Now with second, hopefully, open, I’ve been convinced Lopez is the best option. He had a career year in 2009, so he might be more expensive than he’s actually worth. $5 million per year over two years should be good enough to nab him though. He’s a solid glove, 7.8 UZR at second last year and a 2.6 UZR/150 at second for his career. He projects a 2.0 UZR next season which is a huge upgrade from Castillo, something Pelfrey will be thankful for. His bat is solid, and worst case, he should be capable at getting on base at a slightly above average clip.
Though he has not a single piece of grission within his heart, and always chokes in the big spot, I’ll settle with the superstar we have on the team.
Same as with the third baseman, this injury prone slacker, who according to numerous fake interviews is despised by his teammates will have to do. I just wish we could see how this team would do one season without him on the field so people could understand the detriment of this perennial 5 WAR player.
I am one of the biggest proponents of Matt Holliday on the Mets, and he his my choice here, but I have to say that I am worried that signing him will hurt the team long term financially, mainly when it comes time to re-sign Reyes and Wright. Anyway, adding Matt Holliday instantly upgrades every aspect of the team. He has an excellent bat and a solid glove, despite his groi-ial miscue in the playoffs. As I said earlier, I’m being conservative on the contracts, but I think $17.5 million a year is very reasonable. Teixeira got eight years, $180 million, but there is no way Holliday gets a similar deal. Firstly, no one would be paying that kind of money to Teixeira other than the Yankees, so as long as they’re not interested, Holliday’s price tag should be lower. Secondly, Holliday is a year older when he reached the free agent market and he is not as highly regarded as Teixeira was. I wouldn’t go any higher than six years on Holliday, so this deal is a six year, $106 million dollar deal. I think he’ll put up between 4.5-5.5 WAR seasons for the nest two or three years, which would be great for the near future. His career .400 wOBA would instantly add a fourth superstar to the lineup, and would have gotten us to the playoffs in 07 and 08.
There is no doubt that even after his injury, Carlos Beltran was able to return to form in September, once again roaming the outfield as lazily as possible, not hustling to a single ball. Only two more years on his contract, let’s pray the Braves buyout McLouth’s contract so we can sign a real center fielder in 2012. I bet he can hit a curveball.
Jeff Francoeur is a fad right now for Mets fans, he is also a rock according to the wonderful writers of this site. I can therefore only conclude that Jeff Francoeur is a pet rock. I do not want him on my team, I do not like him on my team, but since he is here, he’s on my bench. Mr. Angel Pagan, congratulations, you are starting in right field from my 2010 New York Mets. Pagan was a better hitter last year than Francoeur for the Mets and much better if you include Francouer’s numbers with the Braves. Though Francoeur’s projected 1.5 UZR in right field is slightly better than Pagan’s 0.6 in left, I’d be surprised if Pagan isn’t the bigger assets in the field next season.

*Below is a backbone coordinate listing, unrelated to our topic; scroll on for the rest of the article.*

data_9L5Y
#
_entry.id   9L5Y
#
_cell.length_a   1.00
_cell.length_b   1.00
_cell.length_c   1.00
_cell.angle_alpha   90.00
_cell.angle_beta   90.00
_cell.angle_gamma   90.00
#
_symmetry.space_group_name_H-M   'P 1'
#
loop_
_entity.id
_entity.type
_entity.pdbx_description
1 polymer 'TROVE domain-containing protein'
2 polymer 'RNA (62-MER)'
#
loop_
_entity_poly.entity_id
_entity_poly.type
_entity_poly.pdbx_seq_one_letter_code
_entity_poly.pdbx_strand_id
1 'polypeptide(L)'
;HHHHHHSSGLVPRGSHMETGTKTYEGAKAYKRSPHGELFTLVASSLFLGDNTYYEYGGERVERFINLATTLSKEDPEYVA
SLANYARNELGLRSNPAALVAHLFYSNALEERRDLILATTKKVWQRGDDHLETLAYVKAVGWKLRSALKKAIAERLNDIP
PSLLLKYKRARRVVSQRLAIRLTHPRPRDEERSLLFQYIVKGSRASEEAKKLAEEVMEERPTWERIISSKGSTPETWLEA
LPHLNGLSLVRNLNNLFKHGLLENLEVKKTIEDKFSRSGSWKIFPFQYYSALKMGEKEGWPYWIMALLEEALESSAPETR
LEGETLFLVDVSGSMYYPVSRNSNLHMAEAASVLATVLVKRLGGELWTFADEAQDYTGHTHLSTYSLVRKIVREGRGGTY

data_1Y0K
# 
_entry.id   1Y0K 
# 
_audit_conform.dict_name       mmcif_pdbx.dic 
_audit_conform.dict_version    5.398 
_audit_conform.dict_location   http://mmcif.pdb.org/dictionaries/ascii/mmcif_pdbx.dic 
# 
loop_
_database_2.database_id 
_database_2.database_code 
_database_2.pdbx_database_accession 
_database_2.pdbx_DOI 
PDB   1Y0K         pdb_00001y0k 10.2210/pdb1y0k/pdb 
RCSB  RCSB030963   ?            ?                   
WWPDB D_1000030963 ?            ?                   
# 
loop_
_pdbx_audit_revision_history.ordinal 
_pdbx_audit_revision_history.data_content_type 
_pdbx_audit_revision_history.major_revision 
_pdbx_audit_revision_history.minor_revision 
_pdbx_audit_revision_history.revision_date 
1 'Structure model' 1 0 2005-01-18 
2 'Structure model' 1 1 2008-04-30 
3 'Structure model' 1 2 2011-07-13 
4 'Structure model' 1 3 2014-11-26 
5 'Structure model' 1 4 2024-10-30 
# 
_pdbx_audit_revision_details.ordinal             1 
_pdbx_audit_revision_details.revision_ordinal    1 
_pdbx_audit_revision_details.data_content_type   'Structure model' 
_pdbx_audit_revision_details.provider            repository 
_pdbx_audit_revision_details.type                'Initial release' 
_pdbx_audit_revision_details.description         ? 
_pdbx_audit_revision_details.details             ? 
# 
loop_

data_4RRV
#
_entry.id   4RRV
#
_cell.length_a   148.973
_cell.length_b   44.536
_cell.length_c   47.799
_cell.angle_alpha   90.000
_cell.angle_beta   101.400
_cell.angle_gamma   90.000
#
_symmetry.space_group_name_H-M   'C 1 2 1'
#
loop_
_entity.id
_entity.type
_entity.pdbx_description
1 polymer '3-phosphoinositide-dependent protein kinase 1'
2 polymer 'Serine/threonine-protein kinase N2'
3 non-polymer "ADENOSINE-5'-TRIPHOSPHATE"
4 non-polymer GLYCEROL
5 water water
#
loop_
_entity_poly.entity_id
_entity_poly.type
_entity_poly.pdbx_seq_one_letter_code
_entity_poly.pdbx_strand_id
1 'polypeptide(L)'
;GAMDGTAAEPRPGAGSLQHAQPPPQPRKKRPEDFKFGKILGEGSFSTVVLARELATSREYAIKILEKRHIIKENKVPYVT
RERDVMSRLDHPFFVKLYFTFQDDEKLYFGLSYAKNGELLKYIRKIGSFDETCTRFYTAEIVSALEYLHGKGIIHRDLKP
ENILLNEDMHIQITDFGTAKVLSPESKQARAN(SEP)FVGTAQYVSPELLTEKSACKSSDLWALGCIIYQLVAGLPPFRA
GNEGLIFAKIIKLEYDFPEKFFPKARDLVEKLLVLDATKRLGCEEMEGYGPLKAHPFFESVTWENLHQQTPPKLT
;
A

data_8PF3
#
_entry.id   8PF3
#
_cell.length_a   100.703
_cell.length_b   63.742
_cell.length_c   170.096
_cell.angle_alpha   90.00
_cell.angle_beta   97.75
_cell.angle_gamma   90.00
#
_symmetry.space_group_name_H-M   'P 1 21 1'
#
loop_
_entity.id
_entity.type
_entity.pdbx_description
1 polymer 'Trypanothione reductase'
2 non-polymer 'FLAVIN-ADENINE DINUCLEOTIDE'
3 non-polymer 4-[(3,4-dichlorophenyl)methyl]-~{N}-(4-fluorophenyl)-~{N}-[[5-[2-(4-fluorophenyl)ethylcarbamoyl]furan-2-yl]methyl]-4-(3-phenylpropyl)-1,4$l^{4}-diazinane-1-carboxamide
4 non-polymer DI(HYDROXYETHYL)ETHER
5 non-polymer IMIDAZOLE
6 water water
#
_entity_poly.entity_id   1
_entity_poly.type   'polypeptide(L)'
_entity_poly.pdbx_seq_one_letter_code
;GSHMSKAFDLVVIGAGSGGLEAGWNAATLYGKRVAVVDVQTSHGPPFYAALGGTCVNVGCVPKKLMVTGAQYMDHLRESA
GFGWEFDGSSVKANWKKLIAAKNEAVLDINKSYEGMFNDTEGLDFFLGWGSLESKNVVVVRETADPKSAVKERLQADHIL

Johan is the only sure thing we have right now pitching wise. Pelfrey is solid and should be better with Reyes and Lopez over Cora and Castillo and hopefully an improved season at third from David Wright. Oliver Perez is of course on the team with one of the most ridiculous contracts in baseball. At least can’t be any worse, right? Pitching is really where I make my two high risk, high reward moves. There are some durable guys out on the market, but Joel Pineiro is going to make way to much money after one really good year so it would be wise two pass. The two guys I’d go after are potentially the two best available, both Harden and Sheets. Both should be offered one year deals with a team option for a second.
For Harden, who came off a solid healthy year, a one year deal at $8 million with an option for around $11 million is fair for both sides. If Harden didn’t have an injury history, he’d almost assuredly be offered much more, but $8 million should be enough to get him in orange and blue, while not being too expensive should he get hurt. Harden is a big strikeout guy, 10.91 K/9 this year, but he also walks a lot of batters evidenced by his 4.28 BB/9 this year and career BB/9 of 3.93. His FIP was pretty high this year as well at 4.35, but it was probably due to his BABIP being .20 points higher than his career average of .284.
Sheets is probably the bigger gamble right now. After missing the entire 2009 season, and his injury history, he is very risky. Still, with four slots filled, Maine in the bullpen (that’s next) and Jon Niese waiting in the minors, he is worth the risk at $6 million and a $10 million option. Sheets isn’t the strikeout guy Harden is, but he doesn’t walk as many batters either. For his career, Sheets strikeout numbers are still very good at 7.60 K/9, while is walk rate is spectacular at 1.97 BB/9.